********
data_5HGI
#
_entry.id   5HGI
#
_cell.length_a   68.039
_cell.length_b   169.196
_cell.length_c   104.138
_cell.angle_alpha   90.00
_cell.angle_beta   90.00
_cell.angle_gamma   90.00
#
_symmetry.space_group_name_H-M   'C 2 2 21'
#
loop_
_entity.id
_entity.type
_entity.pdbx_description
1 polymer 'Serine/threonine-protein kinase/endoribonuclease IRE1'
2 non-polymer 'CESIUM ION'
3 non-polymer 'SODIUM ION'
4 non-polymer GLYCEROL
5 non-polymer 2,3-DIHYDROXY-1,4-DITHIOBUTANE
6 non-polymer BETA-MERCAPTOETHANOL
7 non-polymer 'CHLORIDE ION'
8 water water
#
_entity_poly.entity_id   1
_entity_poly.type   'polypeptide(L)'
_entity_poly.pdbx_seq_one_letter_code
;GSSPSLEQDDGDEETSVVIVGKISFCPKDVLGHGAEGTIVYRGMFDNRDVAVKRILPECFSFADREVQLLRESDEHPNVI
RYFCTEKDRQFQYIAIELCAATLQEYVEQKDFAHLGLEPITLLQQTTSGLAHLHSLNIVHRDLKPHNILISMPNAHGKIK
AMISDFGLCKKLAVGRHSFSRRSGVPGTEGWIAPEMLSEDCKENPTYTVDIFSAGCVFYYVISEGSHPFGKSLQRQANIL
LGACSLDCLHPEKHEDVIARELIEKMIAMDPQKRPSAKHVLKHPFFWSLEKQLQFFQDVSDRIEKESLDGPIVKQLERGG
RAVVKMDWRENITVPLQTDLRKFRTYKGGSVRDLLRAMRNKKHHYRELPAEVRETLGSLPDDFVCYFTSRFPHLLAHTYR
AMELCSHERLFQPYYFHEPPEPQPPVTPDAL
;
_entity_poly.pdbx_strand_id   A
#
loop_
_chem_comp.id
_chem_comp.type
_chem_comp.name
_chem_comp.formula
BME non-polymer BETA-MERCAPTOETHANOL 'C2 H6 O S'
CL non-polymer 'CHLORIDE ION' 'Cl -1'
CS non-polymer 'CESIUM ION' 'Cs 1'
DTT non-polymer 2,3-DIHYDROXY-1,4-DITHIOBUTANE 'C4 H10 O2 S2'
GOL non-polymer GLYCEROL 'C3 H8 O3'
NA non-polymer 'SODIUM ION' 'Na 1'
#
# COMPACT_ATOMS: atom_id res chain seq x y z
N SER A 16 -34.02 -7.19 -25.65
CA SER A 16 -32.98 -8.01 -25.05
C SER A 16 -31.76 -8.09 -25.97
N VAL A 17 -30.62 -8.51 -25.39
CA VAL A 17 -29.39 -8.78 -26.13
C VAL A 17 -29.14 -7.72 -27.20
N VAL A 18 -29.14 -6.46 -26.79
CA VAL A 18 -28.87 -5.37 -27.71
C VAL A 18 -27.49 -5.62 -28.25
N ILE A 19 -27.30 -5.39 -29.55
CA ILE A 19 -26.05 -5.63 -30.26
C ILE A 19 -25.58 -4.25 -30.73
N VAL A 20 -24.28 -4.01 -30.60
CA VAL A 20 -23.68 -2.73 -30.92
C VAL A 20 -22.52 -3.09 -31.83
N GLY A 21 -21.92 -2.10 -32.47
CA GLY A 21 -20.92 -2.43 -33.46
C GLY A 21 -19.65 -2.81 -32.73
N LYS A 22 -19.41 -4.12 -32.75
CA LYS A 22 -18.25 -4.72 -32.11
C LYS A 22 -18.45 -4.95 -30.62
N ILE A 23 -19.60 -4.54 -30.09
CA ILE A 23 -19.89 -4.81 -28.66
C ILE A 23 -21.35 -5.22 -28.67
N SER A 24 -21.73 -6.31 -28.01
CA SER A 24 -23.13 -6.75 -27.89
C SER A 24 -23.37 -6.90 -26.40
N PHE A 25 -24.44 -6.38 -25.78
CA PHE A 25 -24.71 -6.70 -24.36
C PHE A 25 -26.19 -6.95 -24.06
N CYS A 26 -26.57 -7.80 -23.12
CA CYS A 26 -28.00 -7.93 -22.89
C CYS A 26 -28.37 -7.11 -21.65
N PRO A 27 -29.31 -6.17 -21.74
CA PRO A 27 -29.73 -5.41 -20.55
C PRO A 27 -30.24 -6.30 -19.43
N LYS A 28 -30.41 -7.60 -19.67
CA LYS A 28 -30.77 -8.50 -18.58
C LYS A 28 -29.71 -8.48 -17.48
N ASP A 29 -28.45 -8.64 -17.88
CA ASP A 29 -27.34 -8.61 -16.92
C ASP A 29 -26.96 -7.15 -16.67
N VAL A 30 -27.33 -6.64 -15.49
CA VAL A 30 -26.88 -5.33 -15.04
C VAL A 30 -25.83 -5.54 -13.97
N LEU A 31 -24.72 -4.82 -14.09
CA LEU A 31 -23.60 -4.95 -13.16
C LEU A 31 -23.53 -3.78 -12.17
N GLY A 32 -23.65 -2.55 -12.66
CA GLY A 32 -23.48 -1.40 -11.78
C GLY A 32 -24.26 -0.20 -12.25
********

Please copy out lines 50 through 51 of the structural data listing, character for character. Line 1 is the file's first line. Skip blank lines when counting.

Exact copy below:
#
# COMPACT_ATOMS: atom_id res chain seq x y z